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"‏וַיֹּ֖אמֶר בִּ֣י אֲדֹנָ֑י שְֽׁלַֽח־נָ֖א בְּיַד־תִּשְׁלָֽח׃" (Exodus 4:13, Masoretic Hebrew)

My word-for-word translation of this is: "And he said 'Oh Lord, please send by the hand of (him who) you will send'" which matches the King James version pretty well: "And he said, my Lord, send, I pray thee, by the hand of him whom thou wilt send."

But NIV and other modern translations I've seen say this: 'But Moses said, “Pardon your servant, Lord. Please send someone else.”'

There seems to be a Hebrew idiom here, but I'm too inexperienced at Hebrew to understand how it works. Can someone explain the idiom to me? Or is this a difference in manuscripts that I missed?

3

Here's how Gesenius explaned it:

(c) In the genitive governed by a substantive (cf. § 130 d), Ex 4:13 שְׁלַח־נָא בְּיַד־תִּשְׁלָֽח send, I pray thee, by the hand of him whom thou wilt send, i.e. by the hand of some one else; -- Gesenius, F. W. (1910). Gesenius’ Hebrew grammar. (E. Kautzsch & S. A. E. Cowley, Eds.) (2d English ed., p. 488). Oxford: Clarendon Press.

https://en.wikisource.org/wiki/Gesenius%27_Hebrew_Grammar/155._Relative_Clauses

That is, יַד is construct in בְּיַד־תִּשְׁלָֽח. Thus, a literal translation is "Please send by the hand you will send." For the rest see above ("i.e. by the hand of some one else."). The note in the JPS Tanakh says the literal translation is "send through whomever you will send" using the grammatical relative clause.

Davidson explains "by the hand of" meaning "through."

  1. Ex. 4:13 שְׁלַח בְּיַד תִּשְׁלַח send through (by the hand of) him-whom thou wilt send. -- Davidson, A. B. (1902). Introductory Hebrew grammar Hebrew syntax (3d ed., p. 192). Edinburgh: T&T Clark.

§ 25. A clause may occasionally take the place of the gen. Such a clause will be what we call relative (in Heb. rel. or descriptive), particularly in designations of time and place: Gen. 40:3 מְקוֹם אֲשֶׁר יוֹסֵף אָסוּר שָׁם the place where J. was confined; Is. 29:1 קִרְיַת חָנָה דָוִד thou city where D. dwelt; 1 S. 25:15 כָּל־יְמֵי הִתְהַלַּכְנוּ אִתָּם all the days we were conversant with them; Ex. 4:13 שְׁלַח־נָא בְּיַד־תִּשְׁלַח send by the hand of him whom thou wilt send (send by means of some one else); 6:28 בְּיוֹם דִּבֶּר יהוה on the day Je. spoke. -- Davidson, A. B. (1902). Introductory Hebrew grammar Hebrew syntax (3d ed., pp. 34–35). Edinburgh: T&T Clark.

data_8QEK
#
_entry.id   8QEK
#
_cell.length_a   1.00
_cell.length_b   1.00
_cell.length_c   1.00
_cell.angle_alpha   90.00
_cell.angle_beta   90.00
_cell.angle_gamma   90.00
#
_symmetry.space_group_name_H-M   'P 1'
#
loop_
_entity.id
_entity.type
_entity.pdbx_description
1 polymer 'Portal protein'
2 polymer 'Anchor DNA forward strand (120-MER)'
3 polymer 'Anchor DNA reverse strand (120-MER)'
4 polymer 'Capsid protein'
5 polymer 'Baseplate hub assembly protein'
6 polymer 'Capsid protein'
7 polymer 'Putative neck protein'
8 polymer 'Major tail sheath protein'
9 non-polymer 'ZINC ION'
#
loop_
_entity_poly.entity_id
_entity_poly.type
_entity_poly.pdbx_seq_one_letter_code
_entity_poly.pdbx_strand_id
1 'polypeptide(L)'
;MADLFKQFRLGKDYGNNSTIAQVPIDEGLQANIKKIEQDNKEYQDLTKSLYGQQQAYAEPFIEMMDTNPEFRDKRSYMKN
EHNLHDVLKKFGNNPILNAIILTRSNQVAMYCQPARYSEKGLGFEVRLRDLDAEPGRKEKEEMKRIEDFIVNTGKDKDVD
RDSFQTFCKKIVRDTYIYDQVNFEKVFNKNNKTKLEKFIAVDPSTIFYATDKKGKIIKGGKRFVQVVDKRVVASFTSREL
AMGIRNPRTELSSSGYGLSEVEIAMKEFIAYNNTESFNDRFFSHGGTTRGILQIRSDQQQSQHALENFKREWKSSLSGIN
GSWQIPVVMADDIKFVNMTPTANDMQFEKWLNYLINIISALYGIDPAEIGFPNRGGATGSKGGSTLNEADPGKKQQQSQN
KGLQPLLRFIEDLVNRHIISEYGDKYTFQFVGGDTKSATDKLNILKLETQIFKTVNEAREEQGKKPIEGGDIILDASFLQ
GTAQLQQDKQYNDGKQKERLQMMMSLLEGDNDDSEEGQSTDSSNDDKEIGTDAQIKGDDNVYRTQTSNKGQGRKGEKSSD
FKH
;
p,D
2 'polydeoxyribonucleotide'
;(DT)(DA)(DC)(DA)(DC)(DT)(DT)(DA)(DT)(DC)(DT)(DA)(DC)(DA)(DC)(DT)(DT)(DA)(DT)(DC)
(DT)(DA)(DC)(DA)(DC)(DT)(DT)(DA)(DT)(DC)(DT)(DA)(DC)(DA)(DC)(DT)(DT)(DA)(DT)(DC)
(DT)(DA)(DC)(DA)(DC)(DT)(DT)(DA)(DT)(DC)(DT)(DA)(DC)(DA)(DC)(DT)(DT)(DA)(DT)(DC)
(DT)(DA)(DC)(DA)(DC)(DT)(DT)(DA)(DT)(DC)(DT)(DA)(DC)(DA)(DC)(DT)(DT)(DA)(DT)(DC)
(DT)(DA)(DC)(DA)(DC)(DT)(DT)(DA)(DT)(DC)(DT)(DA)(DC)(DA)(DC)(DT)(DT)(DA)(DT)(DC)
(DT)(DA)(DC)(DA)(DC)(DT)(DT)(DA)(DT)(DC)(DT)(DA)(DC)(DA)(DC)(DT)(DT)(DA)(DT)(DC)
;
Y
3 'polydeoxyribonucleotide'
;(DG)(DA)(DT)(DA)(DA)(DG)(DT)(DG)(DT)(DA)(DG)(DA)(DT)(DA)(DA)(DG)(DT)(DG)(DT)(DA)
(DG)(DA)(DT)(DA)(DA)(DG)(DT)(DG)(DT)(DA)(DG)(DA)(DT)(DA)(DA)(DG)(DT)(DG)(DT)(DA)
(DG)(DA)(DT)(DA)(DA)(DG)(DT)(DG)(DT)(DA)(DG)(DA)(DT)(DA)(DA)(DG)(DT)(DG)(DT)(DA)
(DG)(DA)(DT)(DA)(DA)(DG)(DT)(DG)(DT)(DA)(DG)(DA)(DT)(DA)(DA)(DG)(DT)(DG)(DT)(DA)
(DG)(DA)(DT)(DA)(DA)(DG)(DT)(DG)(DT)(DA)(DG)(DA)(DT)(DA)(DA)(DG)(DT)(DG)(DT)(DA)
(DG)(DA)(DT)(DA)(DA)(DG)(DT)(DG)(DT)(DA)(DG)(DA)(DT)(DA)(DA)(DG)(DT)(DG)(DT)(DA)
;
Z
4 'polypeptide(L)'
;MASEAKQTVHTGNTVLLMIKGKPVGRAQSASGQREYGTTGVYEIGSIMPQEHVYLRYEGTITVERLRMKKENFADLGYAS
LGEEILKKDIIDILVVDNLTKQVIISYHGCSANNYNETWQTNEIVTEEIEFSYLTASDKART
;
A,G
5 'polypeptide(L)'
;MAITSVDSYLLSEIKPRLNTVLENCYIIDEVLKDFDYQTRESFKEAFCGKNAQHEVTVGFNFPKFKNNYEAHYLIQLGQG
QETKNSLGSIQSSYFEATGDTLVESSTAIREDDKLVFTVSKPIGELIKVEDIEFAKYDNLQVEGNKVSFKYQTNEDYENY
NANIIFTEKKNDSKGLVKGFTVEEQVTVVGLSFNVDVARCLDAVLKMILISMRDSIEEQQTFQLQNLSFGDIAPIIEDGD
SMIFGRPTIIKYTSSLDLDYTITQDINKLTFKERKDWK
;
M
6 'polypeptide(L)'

. 10. person ⇔ hand — the whole human person conceived of in terms of the hand; perhaps with a focus on agency. Related Topic: Hand.

Ex 4:13      שְֽׁלַֽח־נָ֖א  בְּיַד־תִּשְׁלָֽח׃

Brannan, R. (Ed.). (2020). Lexham Research Lexicon of the Hebrew Bible. Bellingham, WA: Lexham Press.

1

Hebrew idiom in Exodus 4:13

The article "Hand" in the Insight on the Scriptures gives the following commentary:

Other Hebrew idiomatic expressions involving the hand are: ‘put your hand with,’ meaning to cooperate with, be on the side of (Ex 23:1; 1Sa 22:17); “by the hand of” denotes under the guidance of (Ex 38:21) or by means of (Ex 4:13; Le 8:36; 10:11); ‘his hand does not reach,’ or ‘his hand is not attaining it,’ he does not have enough (financial) means (Le 14:21); ‘what his hand shall get,’ what he can afford (Nu 6:21); ‘hands of a sword,’ power of a sword (Job 5:20); ‘hand of the tongue,’ power of the tongue (Pr 18:21); ‘life of your hand,’ revival of your power (Isa 57:10); ‘to shut the hand’ from one’s brother, that is, to be closefisted as to helping him.​—De 15:7, KJ. (bold mine)

Basically, Moses was asking Jehovah God to send someone else because of him not being a fluent speaker (vs 10).

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Young's Literal Translation Exodus 4:13

and he saith, 'O, my Lord, send, I pray thee, by the hand Thou dost send.'

This somewhat reminds me of what Jesus said in Gethsemane, Luke 22:42

saying, 'Father, if Thou be counselling to make this cup pass from me -- ;but, not my will, but Thine be done.'

Gills agrees with this sentiment:

the common interpretation is, that God would send a more fit and proper person than he was; and that he would rather send anyone but him, and entreats to be excused;

Most versions interpret it like this, claiming that it was a Hebrew idiom. I'm not so sure and neither was Gills.

but I see not why this may not be understood of Moses assenting to his mission, and acquiescing in the will of God; as if he should say, since it must be so, the will of the Lord be done, let him send by whom he will, and since it is his pleasure to send by me, I submit; what may seem to contradict this is, the Lord's anger and resentment expressed in the following words; but that might be notwithstanding, since Moses had been so backward and reluctant, and made so many objections before he consented.

I find Gills' explanation satisfying.

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  • But Jewish tradition and most of Christian thought is against Gills, and God's response in the next verse doesn't really seem to fit a sudden change of heart by Moses, as even he notes. While I like most of your answers I'm afraid I have to disagree with this one. Aug 8 at 4:05
  • I'm taking your comment into advisement. God bless you :)
    – Tony Chan
    Aug 8 at 13:19

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